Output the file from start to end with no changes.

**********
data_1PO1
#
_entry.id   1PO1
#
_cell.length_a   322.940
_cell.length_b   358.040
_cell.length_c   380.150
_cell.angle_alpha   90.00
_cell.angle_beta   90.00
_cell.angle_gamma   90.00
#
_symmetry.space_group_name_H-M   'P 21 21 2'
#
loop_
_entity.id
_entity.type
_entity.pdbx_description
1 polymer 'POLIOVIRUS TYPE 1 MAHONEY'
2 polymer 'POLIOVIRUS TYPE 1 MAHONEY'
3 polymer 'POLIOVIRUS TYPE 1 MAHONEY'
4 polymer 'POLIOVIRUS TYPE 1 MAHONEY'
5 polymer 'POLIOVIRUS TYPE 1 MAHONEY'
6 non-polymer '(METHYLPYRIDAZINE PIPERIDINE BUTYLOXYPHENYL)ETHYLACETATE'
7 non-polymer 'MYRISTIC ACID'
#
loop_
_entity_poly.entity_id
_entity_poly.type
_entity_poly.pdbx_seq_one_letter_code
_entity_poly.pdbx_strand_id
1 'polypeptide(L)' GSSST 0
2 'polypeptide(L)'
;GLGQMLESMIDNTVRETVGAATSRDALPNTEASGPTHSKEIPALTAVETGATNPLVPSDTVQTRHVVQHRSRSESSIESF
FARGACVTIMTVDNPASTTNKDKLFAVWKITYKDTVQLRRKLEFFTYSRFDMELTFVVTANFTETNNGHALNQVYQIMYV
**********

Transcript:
data_1PO1
#
_entry.id   1PO1
#
_cell.length_a   322.940
_cell.length_b   358.040
_cell.length_c   380.150
_cell.angle_alpha   90.00
_cell.angle_beta   90.00
_cell.angle_gamma   90.00
#
_symmetry.space_group_name_H-M   'P 21 21 2'
#
loop_
_entity.id
_entity.type
_entity.pdbx_description
1 polymer 'POLIOVIRUS TYPE 1 MAHONEY'
2 polymer 'POLIOVIRUS TYPE 1 MAHONEY'
3 polymer 'POLIOVIRUS TYPE 1 MAHONEY'
4 polymer 'POLIOVIRUS TYPE 1 MAHONEY'
5 polymer 'POLIOVIRUS TYPE 1 MAHONEY'
6 non-polymer '(METHYLPYRIDAZINE PIPERIDINE BUTYLOXYPHENYL)ETHYLACETATE'
7 non-polymer 'MYRISTIC ACID'
#
loop_
_entity_poly.entity_id
_entity_poly.type
_entity_poly.pdbx_seq_one_letter_code
_entity_poly.pdbx_strand_id
1 'polypeptide(L)' GSSST 0
2 'polypeptide(L)'
;GLGQMLESMIDNTVRETVGAATSRDALPNTEASGPTHSKEIPALTAVETGATNPLVPSDTVQTRHVVQHRSRSESSIESF
FARGACVTIMTVDNPASTTNKDKLFAVWKITYKDTVQLRRKLEFFTYSRFDMELTFVVTANFTETNNGHALNQVYQIMYV